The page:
Clean machines

Who will find the winning formula as car companies race to produce a range of greener vehicles?

The major car companies have been lining up in recent months to show off their green credentials. At motor shows across the globe they have been making headlines proclaiming their ambitions to move away from the standard internal-combustion engine.

This is no surprise. It's not just that global warming is putting the spotlight on car emissions. The multinational companies are also waking up to the fact that regulators ranging from the Governor of California to the Mayor of London to the European Union in Brussels are seeking to clamp down on gas guzzlers.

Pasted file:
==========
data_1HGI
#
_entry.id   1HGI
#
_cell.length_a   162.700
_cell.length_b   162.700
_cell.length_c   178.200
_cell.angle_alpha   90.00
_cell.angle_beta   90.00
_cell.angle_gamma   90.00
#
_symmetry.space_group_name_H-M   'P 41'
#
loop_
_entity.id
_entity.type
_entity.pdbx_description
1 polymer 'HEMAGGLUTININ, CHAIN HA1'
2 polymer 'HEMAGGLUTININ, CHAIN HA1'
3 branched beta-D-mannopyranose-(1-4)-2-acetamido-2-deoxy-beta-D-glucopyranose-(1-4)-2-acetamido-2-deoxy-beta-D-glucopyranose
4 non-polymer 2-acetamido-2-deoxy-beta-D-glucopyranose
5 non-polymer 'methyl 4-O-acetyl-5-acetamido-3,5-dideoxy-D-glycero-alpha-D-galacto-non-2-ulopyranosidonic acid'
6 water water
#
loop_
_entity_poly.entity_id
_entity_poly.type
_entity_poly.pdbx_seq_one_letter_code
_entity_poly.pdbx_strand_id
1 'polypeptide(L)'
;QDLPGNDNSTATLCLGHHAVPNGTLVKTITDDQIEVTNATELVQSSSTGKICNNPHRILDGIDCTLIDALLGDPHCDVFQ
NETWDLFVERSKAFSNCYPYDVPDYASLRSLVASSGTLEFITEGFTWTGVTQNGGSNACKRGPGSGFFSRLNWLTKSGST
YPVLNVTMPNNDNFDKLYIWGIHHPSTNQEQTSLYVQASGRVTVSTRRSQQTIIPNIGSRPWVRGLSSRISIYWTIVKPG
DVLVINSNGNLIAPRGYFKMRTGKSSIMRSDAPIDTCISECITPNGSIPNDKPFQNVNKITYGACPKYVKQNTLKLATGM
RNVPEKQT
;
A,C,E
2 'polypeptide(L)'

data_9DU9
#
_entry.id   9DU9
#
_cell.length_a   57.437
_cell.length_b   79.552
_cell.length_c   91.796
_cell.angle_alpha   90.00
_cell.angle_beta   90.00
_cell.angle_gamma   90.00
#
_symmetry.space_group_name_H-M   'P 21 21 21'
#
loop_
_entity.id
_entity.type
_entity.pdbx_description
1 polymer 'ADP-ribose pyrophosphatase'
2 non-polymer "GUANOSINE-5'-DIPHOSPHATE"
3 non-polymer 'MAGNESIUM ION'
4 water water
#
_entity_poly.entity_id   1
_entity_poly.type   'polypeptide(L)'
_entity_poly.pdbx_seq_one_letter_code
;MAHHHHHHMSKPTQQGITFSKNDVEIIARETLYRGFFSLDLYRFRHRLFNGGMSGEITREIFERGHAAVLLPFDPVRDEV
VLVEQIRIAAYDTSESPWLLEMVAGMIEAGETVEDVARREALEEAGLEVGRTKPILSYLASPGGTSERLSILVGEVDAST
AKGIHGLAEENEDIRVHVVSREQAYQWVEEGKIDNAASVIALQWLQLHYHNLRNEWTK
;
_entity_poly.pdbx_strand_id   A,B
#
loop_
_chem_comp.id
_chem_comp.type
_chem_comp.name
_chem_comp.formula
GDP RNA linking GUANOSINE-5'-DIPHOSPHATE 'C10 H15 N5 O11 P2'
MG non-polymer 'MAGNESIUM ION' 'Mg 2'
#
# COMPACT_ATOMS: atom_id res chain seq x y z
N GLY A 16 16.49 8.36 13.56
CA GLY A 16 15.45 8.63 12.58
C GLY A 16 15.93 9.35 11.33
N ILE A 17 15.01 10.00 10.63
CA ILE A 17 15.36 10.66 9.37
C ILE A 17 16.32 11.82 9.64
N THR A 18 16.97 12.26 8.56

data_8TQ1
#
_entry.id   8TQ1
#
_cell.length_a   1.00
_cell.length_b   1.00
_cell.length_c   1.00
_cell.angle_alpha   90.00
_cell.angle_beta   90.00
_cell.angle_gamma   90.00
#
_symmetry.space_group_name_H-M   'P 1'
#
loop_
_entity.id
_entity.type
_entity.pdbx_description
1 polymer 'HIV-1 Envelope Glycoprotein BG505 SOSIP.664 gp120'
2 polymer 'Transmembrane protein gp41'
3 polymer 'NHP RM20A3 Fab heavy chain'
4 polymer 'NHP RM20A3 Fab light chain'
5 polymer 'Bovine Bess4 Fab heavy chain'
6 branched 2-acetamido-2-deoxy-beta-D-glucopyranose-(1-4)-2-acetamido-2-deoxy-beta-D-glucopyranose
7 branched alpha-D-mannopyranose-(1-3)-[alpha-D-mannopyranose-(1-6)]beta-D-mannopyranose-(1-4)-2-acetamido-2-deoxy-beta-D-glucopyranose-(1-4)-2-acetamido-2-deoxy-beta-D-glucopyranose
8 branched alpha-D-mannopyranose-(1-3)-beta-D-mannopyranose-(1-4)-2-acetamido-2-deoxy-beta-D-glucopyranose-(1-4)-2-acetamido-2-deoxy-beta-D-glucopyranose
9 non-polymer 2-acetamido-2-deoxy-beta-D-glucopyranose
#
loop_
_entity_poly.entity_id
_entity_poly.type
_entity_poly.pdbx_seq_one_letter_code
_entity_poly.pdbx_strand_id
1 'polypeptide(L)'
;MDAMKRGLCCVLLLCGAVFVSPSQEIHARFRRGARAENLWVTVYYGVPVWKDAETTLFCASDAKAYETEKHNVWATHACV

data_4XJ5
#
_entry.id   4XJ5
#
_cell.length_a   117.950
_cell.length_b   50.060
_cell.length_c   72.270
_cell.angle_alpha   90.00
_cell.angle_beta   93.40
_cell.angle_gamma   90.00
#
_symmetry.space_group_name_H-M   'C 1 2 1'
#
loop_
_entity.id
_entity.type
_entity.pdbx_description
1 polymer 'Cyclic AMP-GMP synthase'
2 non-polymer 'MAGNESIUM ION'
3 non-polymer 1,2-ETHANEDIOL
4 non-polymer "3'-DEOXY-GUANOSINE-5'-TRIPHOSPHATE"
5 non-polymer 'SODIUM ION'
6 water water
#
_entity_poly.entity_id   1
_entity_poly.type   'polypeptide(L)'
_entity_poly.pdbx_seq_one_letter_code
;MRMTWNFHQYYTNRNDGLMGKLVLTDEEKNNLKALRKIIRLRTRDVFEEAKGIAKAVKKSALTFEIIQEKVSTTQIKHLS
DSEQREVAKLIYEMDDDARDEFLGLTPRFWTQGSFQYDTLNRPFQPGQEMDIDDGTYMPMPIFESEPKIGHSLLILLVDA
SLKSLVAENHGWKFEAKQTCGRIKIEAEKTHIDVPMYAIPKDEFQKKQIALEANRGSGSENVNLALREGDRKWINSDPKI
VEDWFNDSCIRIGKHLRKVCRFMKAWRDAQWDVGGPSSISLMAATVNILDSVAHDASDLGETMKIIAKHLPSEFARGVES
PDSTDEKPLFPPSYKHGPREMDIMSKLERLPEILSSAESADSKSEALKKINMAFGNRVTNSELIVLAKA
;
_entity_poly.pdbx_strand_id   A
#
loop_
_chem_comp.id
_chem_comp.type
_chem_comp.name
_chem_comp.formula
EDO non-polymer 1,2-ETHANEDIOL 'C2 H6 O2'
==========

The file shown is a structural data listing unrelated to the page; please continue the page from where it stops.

In Europe, car makers are facing a deadline of 2012 to reduce emissions of the average new car from 160g/km (the 2006 figure) to 130g/km. Higher-emission vehicles are also being penalised with bigger road tax and congestion charges in the UK. Even US consumers are reacting to unprecedented oil price rises by seeking alternatives to big petrol vehicles (although not diesel engines, which appear to be anathema to American consumers).

These pressures have contributed to two key technological trends in the motor industry. One is a push for small, highly-efficient conventional petrol cars. US giant Ford, for example, recently announced that it was bringing its mini brand, the Fiesta, back to America; while Fiat of Italy has revamped its tiny 500 model.

The other key trend is the rise of the 'hybrid' vehicle. Last month's Geneva Motor Show, the biggest in Europe, was full of announcements about plans and aspirations to develop hybrid technologies, which involve using a combination of petrol and battery power. As well as the hybrid model, we also have the purely electric vehicles and even ones apparently running on air.